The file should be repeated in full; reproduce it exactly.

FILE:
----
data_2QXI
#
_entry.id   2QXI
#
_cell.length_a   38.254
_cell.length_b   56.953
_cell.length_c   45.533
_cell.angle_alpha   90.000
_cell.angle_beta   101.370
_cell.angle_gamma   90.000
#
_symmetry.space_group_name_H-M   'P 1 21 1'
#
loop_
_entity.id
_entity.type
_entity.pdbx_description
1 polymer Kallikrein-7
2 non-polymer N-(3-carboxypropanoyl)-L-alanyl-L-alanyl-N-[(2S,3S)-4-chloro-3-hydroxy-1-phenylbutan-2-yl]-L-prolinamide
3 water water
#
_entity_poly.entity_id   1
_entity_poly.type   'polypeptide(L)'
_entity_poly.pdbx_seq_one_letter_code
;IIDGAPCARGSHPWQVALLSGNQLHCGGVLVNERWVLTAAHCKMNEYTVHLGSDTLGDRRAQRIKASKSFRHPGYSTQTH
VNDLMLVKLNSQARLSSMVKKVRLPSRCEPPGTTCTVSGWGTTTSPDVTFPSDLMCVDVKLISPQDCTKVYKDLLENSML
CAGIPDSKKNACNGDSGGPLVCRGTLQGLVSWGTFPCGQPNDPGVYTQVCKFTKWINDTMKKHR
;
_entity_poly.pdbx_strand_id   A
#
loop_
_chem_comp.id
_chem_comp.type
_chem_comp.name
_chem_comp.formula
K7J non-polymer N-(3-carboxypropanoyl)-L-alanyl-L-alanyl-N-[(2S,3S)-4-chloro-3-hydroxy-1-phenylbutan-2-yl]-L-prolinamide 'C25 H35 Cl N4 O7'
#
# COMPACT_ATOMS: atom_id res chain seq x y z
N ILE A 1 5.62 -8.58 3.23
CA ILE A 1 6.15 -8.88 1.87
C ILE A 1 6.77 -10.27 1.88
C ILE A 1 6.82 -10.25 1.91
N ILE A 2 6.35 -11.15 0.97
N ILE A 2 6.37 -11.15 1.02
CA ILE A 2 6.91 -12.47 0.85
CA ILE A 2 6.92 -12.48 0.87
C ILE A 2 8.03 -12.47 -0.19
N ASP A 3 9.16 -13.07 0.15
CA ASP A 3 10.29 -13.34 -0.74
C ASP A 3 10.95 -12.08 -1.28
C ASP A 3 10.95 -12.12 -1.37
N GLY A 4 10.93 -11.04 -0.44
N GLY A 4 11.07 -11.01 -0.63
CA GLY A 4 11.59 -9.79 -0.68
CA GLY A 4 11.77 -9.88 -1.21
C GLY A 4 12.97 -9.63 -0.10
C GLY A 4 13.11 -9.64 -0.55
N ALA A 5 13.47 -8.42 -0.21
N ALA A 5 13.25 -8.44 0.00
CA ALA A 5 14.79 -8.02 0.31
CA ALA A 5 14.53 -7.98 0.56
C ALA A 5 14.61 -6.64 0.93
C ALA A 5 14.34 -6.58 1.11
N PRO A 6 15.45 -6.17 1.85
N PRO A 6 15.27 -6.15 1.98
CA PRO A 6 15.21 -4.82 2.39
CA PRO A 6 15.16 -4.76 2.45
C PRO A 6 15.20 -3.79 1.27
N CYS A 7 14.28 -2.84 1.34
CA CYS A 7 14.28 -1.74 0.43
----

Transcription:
data_2QXI
#
_entry.id   2QXI
#
_cell.length_a   38.254
_cell.length_b   56.953
_cell.length_c   45.533
_cell.angle_alpha   90.000
_cell.angle_beta   101.370
_cell.angle_gamma   90.000
#
_symmetry.space_group_name_H-M   'P 1 21 1'
#
loop_
_entity.id
_entity.type
_entity.pdbx_description
1 polymer Kallikrein-7
2 non-polymer N-(3-carboxypropanoyl)-L-alanyl-L-alanyl-N-[(2S,3S)-4-chloro-3-hydroxy-1-phenylbutan-2-yl]-L-prolinamide
3 water water
#
_entity_poly.entity_id   1
_entity_poly.type   'polypeptide(L)'
_entity_poly.pdbx_seq_one_letter_code
;IIDGAPCARGSHPWQVALLSGNQLHCGGVLVNERWVLTAAHCKMNEYTVHLGSDTLGDRRAQRIKASKSFRHPGYSTQTH
VNDLMLVKLNSQARLSSMVKKVRLPSRCEPPGTTCTVSGWGTTTSPDVTFPSDLMCVDVKLISPQDCTKVYKDLLENSML
CAGIPDSKKNACNGDSGGPLVCRGTLQGLVSWGTFPCGQPNDPGVYTQVCKFTKWINDTMKKHR
;
_entity_poly.pdbx_strand_id   A
#
loop_
_chem_comp.id
_chem_comp.type
_chem_comp.name
_chem_comp.formula
K7J non-polymer N-(3-carboxypropanoyl)-L-alanyl-L-alanyl-N-[(2S,3S)-4-chloro-3-hydroxy-1-phenylbutan-2-yl]-L-prolinamide 'C25 H35 Cl N4 O7'
#
# COMPACT_ATOMS: atom_id res chain seq x y z
N ILE A 1 5.62 -8.58 3.23
CA ILE A 1 6.15 -8.88 1.87
C ILE A 1 6.77 -10.27 1.88
C ILE A 1 6.82 -10.25 1.91
N ILE A 2 6.35 -11.15 0.97
N ILE A 2 6.37 -11.15 1.02
CA ILE A 2 6.91 -12.47 0.85
CA ILE A 2 6.92 -12.48 0.87
C ILE A 2 8.03 -12.47 -0.19
N ASP A 3 9.16 -13.07 0.15
CA ASP A 3 10.29 -13.34 -0.74
C ASP A 3 10.95 -12.08 -1.28
C ASP A 3 10.95 -12.12 -1.37
N GLY A 4 10.93 -11.04 -0.44
N GLY A 4 11.07 -11.01 -0.63
CA GLY A 4 11.59 -9.79 -0.68
CA GLY A 4 11.77 -9.88 -1.21
C GLY A 4 12.97 -9.63 -0.10
C GLY A 4 13.11 -9.64 -0.55
N ALA A 5 13.47 -8.42 -0.21
N ALA A 5 13.25 -8.44 0.00
CA ALA A 5 14.79 -8.02 0.31
CA ALA A 5 14.53 -7.98 0.56
C ALA A 5 14.61 -6.64 0.93
C ALA A 5 14.34 -6.58 1.11
N PRO A 6 15.45 -6.17 1.85
N PRO A 6 15.27 -6.15 1.98
CA PRO A 6 15.21 -4.82 2.39
CA PRO A 6 15.16 -4.76 2.45
C PRO A 6 15.20 -3.79 1.27
N CYS A 7 14.28 -2.84 1.34
CA CYS A 7 14.28 -1.74 0.43